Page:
According to a bioinformatics model and supporting cell experiments, a functioning, responsive hematopoietic niche depends on specific signaling pathways between blood stem cells and surrounding tissue cells. This image shows a stroma cell of the bone marrow of a mouse secreting connective tissue growth factor (red). The cell’s nucleus is stained in blue. [Rouzanna Istvanffy/TUM]
According to a bioinformatics model and supporting cell experiments, a functioning, responsive hematopoietic niche depends on specific signaling pathways between blood stem cells and surrounding tissue cells. This image shows a stroma cell of the bone marrow of a mouse secreting connective tissue growth factor (red). The cell’s nucleus is stained in blue. [Rouzanna Istvanffy/TUM]

From the depths of the hematopoietic niche, blood cells emerge to sustain life. But what sustains the flow of blood cells, or accounts for the occasional surge? The shallow answer is, of course, blood stem cells. A deeper inquiry, however, might consider how blood stem cells are able to rise to a wide range of cell types while simultaneously renewing themselves. Even deeper, there is the question of how blood stem cells respond to changing circumstances, such as injury and disease, by switching from “standby” to “alert” mode, countering blood loss or fighting pathogens.

Penetrating these depths, researchers at the Technical University of Munich (TUM) investigated the complex communication process that takes place within the hematopoietic niche, the back-and-forth signaling that occurs between the stem cells and the surrounding tissue cells in the bone marrow. Essentially, the researchers took it upon themselves to explore the signaling space of the bone marrow microenvironment, a still-obscure region.

“In our study, we set out to establish which tissue signals are important to stem cell maintenance and functionality, and which hematopoietic stem cell signals influence the microenvironment,” explained TUM’s Prof. Robert Oostendorp. According to Prof. Oostendorp, his team started mixing cultures of tissue and stem cells to investigate how the two cell types interact. Basically, they determined which factors were up-regulated or down-regulated, and how various factor fluctuations correlated with signaling pathways described in the literature.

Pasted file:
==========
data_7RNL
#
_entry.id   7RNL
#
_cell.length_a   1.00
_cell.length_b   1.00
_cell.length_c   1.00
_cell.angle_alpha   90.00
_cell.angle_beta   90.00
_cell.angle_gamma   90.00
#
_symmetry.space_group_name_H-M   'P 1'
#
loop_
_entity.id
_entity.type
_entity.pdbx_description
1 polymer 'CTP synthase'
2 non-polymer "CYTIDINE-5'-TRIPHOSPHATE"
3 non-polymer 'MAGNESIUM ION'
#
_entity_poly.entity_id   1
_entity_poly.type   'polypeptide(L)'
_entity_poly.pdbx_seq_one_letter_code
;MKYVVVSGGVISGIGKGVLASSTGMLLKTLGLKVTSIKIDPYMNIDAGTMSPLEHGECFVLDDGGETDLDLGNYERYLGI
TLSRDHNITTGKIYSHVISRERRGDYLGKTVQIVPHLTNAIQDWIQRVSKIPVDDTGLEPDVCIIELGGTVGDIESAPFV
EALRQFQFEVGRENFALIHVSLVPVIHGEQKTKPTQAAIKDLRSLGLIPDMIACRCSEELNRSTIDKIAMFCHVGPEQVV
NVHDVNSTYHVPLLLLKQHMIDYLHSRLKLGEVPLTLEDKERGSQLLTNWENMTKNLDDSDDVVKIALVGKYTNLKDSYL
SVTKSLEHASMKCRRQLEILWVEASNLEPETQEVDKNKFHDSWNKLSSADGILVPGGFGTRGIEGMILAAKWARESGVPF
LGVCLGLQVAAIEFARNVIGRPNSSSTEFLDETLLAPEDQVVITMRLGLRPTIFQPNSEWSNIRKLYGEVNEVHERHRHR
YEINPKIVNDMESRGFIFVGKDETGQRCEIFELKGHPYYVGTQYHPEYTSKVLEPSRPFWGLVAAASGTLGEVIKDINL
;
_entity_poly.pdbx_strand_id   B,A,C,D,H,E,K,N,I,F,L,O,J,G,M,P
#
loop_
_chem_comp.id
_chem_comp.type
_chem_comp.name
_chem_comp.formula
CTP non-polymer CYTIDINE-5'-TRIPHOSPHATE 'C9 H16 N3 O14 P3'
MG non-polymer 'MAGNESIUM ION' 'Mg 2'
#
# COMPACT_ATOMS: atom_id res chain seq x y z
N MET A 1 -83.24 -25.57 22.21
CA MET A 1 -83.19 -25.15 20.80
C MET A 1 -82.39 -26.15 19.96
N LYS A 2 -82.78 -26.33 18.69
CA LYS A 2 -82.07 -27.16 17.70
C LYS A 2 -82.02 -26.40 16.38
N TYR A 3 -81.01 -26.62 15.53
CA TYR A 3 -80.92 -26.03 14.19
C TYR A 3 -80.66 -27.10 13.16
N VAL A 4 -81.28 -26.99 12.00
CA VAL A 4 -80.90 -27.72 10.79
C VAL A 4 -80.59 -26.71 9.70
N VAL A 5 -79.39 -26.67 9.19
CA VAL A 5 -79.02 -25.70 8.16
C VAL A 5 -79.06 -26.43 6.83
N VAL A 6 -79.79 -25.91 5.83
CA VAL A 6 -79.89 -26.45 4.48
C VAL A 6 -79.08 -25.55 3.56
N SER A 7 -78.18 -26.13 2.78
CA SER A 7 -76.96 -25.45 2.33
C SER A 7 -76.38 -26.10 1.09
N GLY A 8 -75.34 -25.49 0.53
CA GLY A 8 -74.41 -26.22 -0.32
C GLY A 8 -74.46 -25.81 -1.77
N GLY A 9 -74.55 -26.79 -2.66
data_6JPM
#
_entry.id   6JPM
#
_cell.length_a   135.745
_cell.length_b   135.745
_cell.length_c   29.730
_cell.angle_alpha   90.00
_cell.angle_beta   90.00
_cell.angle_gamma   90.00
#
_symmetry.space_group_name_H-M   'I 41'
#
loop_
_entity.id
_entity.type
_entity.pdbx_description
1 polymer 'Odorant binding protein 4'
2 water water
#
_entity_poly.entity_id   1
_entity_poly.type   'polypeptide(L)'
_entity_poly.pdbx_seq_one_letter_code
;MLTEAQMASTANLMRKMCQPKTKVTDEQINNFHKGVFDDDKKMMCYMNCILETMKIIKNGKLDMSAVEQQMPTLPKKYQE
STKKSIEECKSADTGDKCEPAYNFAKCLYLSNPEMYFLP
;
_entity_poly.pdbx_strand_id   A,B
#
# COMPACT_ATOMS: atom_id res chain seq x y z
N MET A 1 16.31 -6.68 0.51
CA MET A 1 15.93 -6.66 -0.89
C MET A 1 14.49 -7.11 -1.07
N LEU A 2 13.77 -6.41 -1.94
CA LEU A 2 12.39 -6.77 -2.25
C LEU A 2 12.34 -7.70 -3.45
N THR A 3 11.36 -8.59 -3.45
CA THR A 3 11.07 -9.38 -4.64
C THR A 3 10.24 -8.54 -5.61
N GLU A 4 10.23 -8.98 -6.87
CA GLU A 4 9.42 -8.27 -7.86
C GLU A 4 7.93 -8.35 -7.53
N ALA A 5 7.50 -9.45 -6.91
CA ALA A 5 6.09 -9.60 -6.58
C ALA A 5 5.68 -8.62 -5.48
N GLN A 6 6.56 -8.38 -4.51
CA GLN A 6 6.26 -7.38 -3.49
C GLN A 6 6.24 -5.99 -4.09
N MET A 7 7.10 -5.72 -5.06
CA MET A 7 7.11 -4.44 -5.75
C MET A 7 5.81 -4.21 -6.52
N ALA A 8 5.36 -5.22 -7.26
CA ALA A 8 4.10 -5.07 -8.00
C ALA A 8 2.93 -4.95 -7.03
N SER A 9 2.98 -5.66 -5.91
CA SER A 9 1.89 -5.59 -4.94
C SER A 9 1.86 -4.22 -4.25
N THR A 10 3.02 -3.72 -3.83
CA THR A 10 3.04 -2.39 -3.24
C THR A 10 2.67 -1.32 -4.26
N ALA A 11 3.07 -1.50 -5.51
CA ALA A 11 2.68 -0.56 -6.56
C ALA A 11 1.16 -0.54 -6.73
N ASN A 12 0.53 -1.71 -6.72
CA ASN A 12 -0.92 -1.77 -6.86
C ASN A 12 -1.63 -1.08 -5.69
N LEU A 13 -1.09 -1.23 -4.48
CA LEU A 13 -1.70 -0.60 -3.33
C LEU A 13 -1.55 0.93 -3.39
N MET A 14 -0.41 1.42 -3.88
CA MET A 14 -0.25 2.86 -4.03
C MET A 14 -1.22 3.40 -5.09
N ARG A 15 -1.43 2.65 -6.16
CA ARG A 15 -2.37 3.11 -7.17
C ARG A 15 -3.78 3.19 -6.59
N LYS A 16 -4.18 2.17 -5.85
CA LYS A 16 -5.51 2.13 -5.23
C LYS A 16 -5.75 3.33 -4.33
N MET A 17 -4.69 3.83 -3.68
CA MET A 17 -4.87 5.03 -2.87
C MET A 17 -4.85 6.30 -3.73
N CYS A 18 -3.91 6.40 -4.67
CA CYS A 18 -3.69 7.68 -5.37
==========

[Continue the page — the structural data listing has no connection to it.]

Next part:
Ultimately, the TUM researchers consolidated their findings in a bioinformatics computer model, and the outcome, noted Prof. Oostendorp, was “very interesting indeed.” The entire system was found to operate in a feedback loop. “In alert mode,” Prof. Oostendorp explained, “the stem cells first influence the behavior of the tissue cells—which, in turn, impact on the stem cells, triggering the self-renewal step.”

Details of this work appeared October 29 in the journal Stem Cell Reports, in an article entitled, “Stroma-Derived Connective Tissue Growth Factor Maintains Cell Cycle Progression and Repopulation Activity of Hematopoietic Stem Cells In Vitro.”

“Our analyses clearly show that stromal cells react to the presence of Lineage-negative (Lin−) SCA-1+ KIT+ (LSK) cells, which are enriched for HSCs. These studies indicate that LSK cells induce expression of connective tissue growth factor (CTGF) in stromal cells,” wrote the authors. “We show that CTGF is required particularly for maintenance of long-term myeloid repopulating HSC activity in culture by controlling the cell-division behavior of HSCs. Biochemical confirmation studies of a CTGF signaling network model LSK show that stromal CTGF regulates G0/G1 transition of in LSK cells by concerted action on transforming growth factor and WNT signaling pathways.”

The team's findings paint a clear picture: in alert mode, the stem cells emit signaling substances, which in turn induce tissue cells to release the CTGF messenger. This is essential to maintain the stem cells through self-renewal. In the absence of CTGF, the stem cells age and cannot replenish.

The coordination between the stem cells and the tissue cells in the hematopoietic niche could be said, with apologies to James Fenimore Cooper, to result in a flow that cannot be frozen by adversity, as the water that flows from the spring cannot congeal in winter. Yet sometimes a flow can turn into a flood.

“Our findings could prove significant in treating leukemia. In this condition, the stem cells are hyperactive and their division is unchecked,” asserted Prof. Oostendorp. “Leukemic blood cells are in a constant state of alert, so we would expect a similar interplay with the tissue cells.” To date, however, the focus here has been limited to stem cells as the actual source of the defect. “Given what we know now about feedback loops,” Prof. Oostendorp elaborated, “it would be important to integrate the surrounding cells in therapeutic approaches too, since they exert a strong influence on stem cell division.”








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